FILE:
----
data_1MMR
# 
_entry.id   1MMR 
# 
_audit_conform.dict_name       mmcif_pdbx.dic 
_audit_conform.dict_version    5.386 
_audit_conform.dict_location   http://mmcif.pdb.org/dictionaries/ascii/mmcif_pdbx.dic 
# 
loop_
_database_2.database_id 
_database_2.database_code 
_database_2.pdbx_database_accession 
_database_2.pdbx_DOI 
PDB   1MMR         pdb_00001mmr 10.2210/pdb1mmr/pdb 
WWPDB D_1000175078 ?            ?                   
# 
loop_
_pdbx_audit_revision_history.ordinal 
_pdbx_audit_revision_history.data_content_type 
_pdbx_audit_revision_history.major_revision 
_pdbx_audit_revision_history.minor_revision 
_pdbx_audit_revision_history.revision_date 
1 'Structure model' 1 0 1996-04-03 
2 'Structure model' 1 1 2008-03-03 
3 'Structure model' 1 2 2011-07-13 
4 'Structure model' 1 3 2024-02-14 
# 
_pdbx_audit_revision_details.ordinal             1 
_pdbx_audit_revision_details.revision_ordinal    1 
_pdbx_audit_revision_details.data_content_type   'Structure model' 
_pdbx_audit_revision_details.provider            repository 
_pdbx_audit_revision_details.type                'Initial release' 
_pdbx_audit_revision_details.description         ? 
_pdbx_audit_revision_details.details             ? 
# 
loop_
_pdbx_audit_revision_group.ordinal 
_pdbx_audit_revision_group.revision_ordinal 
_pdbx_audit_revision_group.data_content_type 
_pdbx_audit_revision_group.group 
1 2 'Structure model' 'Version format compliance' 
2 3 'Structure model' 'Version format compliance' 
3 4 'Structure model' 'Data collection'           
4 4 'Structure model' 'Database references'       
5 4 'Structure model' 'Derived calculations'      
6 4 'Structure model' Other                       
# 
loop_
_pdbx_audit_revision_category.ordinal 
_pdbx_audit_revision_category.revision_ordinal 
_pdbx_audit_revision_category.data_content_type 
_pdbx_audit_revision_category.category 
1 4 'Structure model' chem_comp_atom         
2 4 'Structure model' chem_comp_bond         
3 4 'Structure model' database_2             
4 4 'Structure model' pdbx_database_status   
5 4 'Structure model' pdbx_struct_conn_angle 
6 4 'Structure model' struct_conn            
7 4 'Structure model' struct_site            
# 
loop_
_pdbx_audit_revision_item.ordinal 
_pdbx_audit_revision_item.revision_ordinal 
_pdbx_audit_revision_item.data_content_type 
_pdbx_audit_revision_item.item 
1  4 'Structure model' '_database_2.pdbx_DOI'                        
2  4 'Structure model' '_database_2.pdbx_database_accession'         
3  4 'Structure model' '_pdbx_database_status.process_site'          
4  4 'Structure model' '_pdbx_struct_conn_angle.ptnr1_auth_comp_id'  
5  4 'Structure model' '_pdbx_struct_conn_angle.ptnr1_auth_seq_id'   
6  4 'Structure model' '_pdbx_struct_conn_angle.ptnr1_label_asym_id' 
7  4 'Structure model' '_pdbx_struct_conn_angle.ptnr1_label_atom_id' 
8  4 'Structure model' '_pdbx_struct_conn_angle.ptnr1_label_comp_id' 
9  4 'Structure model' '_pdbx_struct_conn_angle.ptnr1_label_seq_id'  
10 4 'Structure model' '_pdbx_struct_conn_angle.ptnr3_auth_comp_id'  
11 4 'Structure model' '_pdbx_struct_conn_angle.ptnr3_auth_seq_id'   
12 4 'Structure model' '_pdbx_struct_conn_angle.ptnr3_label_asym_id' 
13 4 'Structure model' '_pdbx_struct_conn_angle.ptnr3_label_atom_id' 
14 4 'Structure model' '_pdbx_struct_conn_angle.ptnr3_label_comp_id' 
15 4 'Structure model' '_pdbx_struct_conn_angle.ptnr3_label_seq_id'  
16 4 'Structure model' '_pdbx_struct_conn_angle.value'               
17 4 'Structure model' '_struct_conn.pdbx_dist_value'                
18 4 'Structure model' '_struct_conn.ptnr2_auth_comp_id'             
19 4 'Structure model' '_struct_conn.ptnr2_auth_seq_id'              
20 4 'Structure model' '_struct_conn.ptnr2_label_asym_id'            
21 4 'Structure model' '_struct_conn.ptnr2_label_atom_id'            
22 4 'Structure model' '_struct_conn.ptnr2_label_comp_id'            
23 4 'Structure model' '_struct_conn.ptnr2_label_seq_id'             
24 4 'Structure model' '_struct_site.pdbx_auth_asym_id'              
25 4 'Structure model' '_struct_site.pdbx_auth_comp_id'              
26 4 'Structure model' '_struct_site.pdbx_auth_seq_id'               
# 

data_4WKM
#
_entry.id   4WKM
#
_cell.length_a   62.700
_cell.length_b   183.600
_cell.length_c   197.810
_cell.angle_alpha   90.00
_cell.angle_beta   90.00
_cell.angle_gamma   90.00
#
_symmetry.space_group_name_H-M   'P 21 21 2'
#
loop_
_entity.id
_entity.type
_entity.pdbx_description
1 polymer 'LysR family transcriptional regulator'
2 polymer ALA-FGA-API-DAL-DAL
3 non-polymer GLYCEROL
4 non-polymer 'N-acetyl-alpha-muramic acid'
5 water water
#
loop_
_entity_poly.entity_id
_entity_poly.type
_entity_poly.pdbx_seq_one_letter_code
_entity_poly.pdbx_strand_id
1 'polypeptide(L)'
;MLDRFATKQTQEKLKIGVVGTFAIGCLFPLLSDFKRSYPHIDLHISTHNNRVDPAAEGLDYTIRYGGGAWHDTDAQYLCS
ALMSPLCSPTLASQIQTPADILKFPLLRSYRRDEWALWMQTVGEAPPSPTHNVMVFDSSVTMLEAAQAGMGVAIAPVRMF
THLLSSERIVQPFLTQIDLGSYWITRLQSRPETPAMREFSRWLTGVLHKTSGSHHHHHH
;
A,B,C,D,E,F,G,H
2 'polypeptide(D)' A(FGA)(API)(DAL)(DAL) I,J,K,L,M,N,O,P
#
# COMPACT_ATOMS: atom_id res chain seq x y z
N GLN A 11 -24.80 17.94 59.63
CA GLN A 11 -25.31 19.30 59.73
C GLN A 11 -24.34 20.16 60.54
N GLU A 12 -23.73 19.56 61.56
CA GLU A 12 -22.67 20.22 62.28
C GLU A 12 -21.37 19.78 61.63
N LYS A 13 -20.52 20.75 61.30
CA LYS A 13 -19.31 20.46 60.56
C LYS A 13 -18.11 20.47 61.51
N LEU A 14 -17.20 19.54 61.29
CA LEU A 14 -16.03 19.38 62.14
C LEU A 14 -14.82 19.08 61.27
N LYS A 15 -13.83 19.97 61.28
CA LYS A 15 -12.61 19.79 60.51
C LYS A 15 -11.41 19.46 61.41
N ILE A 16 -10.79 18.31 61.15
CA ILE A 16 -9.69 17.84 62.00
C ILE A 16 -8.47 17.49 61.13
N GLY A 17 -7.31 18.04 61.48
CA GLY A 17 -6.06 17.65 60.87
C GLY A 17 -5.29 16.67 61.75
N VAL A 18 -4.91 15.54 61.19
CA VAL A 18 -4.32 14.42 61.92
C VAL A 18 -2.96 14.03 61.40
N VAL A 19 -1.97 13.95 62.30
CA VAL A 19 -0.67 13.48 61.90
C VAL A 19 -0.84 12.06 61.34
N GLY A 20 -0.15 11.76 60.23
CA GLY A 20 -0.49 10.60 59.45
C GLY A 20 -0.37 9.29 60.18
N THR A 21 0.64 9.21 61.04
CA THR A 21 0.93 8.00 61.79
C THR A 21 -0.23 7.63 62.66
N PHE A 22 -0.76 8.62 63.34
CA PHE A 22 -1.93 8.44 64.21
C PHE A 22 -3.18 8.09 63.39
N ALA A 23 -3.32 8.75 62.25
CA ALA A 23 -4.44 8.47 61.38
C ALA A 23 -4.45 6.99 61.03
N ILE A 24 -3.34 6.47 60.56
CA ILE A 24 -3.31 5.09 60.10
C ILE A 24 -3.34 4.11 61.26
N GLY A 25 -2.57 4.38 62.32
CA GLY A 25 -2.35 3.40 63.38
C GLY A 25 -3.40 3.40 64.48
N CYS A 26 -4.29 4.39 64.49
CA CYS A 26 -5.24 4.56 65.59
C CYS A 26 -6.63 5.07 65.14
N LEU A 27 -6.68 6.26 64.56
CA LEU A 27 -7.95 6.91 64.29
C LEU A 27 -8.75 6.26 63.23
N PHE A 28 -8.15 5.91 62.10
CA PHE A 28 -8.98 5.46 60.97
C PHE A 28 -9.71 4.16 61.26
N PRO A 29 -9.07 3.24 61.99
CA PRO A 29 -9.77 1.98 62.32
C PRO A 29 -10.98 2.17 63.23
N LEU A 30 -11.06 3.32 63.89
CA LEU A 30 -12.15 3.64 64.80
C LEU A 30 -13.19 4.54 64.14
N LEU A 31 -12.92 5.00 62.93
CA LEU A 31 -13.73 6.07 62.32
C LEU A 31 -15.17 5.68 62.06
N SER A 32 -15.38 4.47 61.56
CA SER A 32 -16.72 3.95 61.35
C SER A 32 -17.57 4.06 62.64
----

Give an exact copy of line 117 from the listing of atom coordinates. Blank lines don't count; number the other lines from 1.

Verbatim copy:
_entity_poly.entity_id